Why Can’t My Child Use an Over-the-Counter Hearing Aid?

Unfortunately, over-the-counter hearing aids have only been FDA approved for those 18 and older with a perceived mild to moderate hearing loss. “Since OTC hearing aids are not approved for children, those under 18 should be fitted by a licensed audiologist based on their level of hearing loss,” says Thomson.

Since OTC hearing aids are not approved for children, those under 18 should be fitted by a licensed audiologist based on their level of hearing loss.

JEN THOMSON, AUDIOLOGY DIRECTOR

OTC hearing aids can provide significant risks for children. Parents or children may program them to be too loud, resulting in even worse hearing damage for kids. If they’re self-programmed to be too quiet, kids may not catch important details when learning or in emergencies, which could put them at risk.

Some OTC hearing aids also don’t include important safety features for children, such as a secure latch for the battery door. Hearing aid batteries can be toxic if swallowed. If a small child is left unattended with a hearing aid without a secure battery door, it could be a significant risk to their health and safety.

How Do I Get My Child Hearing Aids?

Since OTC hearing aids are not meant for children, you will have to see an audiologist to get your child fitted for one. If you suspect that your child has hearing loss, visit your child's pediatrician or an ear, nose, and throat (ENT) doctor right away. From there, you can ask for a referral to a pediatric audiologist. These hearing care professionals specialize in testing, treatment, and follow-up for children with hearing loss.

After performing a hearing test, if hearing aids are needed, the audiologist will go through all options and discuss those with you. An audiologist will fit the hearing aids according to your child’s hearing loss. They will also verify the instruments to ensure the hearing aids are appropriately fitted for not only the child’s hearing loss but also the anatomy of the child’s ear. Children are typically seen for follow-up every three to six months, depending on the services needed.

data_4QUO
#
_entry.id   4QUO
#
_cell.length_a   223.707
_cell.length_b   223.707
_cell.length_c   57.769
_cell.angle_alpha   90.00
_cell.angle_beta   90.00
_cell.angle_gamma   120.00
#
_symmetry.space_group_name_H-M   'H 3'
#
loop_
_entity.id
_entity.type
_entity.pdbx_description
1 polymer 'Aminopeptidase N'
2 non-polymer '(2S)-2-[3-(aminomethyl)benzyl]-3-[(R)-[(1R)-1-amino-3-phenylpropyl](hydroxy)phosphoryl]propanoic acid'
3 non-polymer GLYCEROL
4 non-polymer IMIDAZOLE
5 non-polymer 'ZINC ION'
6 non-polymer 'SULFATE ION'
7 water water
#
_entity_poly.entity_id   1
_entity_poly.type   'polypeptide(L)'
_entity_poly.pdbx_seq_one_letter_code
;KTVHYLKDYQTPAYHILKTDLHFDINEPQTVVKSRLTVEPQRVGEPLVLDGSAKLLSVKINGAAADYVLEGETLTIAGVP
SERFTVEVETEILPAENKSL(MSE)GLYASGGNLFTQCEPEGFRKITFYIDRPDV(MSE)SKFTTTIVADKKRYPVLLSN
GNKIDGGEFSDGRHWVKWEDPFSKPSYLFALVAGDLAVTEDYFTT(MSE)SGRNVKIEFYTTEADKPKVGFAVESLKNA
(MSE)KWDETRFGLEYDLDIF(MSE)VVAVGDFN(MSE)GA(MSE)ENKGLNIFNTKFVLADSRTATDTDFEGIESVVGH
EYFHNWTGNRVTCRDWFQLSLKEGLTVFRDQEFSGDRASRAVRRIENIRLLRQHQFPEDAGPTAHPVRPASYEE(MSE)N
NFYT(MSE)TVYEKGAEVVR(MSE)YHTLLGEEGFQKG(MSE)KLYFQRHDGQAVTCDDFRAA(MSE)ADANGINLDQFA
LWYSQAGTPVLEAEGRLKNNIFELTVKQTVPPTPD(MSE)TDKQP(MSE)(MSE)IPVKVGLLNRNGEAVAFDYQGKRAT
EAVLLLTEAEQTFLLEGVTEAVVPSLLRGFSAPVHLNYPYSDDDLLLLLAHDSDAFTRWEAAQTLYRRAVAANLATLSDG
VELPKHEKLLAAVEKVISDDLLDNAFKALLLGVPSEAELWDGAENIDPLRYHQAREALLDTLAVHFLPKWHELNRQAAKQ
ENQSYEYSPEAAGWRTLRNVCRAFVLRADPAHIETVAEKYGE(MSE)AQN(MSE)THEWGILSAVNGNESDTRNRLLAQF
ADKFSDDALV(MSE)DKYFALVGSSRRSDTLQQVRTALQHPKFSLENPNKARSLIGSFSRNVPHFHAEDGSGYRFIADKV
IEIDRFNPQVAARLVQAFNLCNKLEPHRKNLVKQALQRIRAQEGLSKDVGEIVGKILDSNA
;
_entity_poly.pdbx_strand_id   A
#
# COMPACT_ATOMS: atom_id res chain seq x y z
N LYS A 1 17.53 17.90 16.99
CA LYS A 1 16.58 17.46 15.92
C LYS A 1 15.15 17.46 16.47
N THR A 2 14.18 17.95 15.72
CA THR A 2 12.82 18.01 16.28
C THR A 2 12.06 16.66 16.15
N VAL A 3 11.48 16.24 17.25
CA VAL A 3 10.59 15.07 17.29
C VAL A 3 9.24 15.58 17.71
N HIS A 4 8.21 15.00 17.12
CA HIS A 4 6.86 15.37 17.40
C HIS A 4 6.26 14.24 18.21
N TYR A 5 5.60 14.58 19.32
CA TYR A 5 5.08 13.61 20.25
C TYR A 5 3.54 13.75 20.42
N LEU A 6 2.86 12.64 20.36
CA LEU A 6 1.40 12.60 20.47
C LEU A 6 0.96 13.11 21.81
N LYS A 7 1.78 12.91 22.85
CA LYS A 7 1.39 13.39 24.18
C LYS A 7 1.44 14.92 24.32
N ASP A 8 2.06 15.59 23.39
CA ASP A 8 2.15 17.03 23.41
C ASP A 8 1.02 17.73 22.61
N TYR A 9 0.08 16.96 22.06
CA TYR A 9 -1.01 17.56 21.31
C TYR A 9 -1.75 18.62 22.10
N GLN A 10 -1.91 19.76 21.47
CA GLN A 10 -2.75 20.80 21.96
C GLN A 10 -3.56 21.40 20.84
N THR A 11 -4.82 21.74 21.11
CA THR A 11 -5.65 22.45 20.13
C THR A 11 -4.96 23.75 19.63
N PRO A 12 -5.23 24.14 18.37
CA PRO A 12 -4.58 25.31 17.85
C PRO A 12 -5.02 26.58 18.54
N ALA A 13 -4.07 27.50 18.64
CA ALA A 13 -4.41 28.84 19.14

What This Means For You

While over-the-counter hearing aids are a huge help for many Americans who suffer from mild to moderate hearing loss, children should not be using them due to risks to their health and safety. Instead, if you think your child suffers from hearing loss, you should get them tested by a pediatric audiologist. These types of specialists will perform the correct diagnostic tests, and ensure the hearing aids are appropriately fitted for not only the child’s hearing loss, but also the anatomy of the child’s ear.

9 Sources
Verywell Family uses only high-quality sources, including peer-reviewed studies, to support the facts within our articles. Read our editorial process to learn more about how we fact-check and keep our content accurate, reliable, and trustworthy.
  1. Food and Drug Administration. FDA finalizes historic rule enabling access to over-the-counter hearing aids for millions of Americans.

  2. Centers for Disease Control and Prevention. Screening and Diagnosis of Hearing Loss.

  3. Centers for Disease Control and Prevention. Research and tracking of hearing loss in children

  4. Hearing Loss Association of America.Over-the-counter (Otc) hearing aids.

  5. Centers for Disease Control and Prevention. What is Hearing Loss in Children?.

  6. Muñoz K, Hill MM. Hearing aid use for children with hearing loss: a literature reviewPerspect Hear Hear Dis Child. 2015;25(1):4-14. doi:10.1044/hhdc25.1.4

  7. Children's Hospital of Philadelphia. Hearing Aids and Devices for Children with Hearing Loss.

  8. American Academy of Audiology. Children and Over-the-Counter Hearing Aids

  9. American Academy of Audiology. Children and Over-the-Counter Hearing Aids

By Nikhita Mahtani
Nikhita Mahtani is a contributing writer with extensive experience in parenting, health, and wellness. She primarily uses her contacts in the mental health and medical industry to help readers deal with stress and burnout, prejudices or racial bias—especially in the parenting space, and the mind-body connection.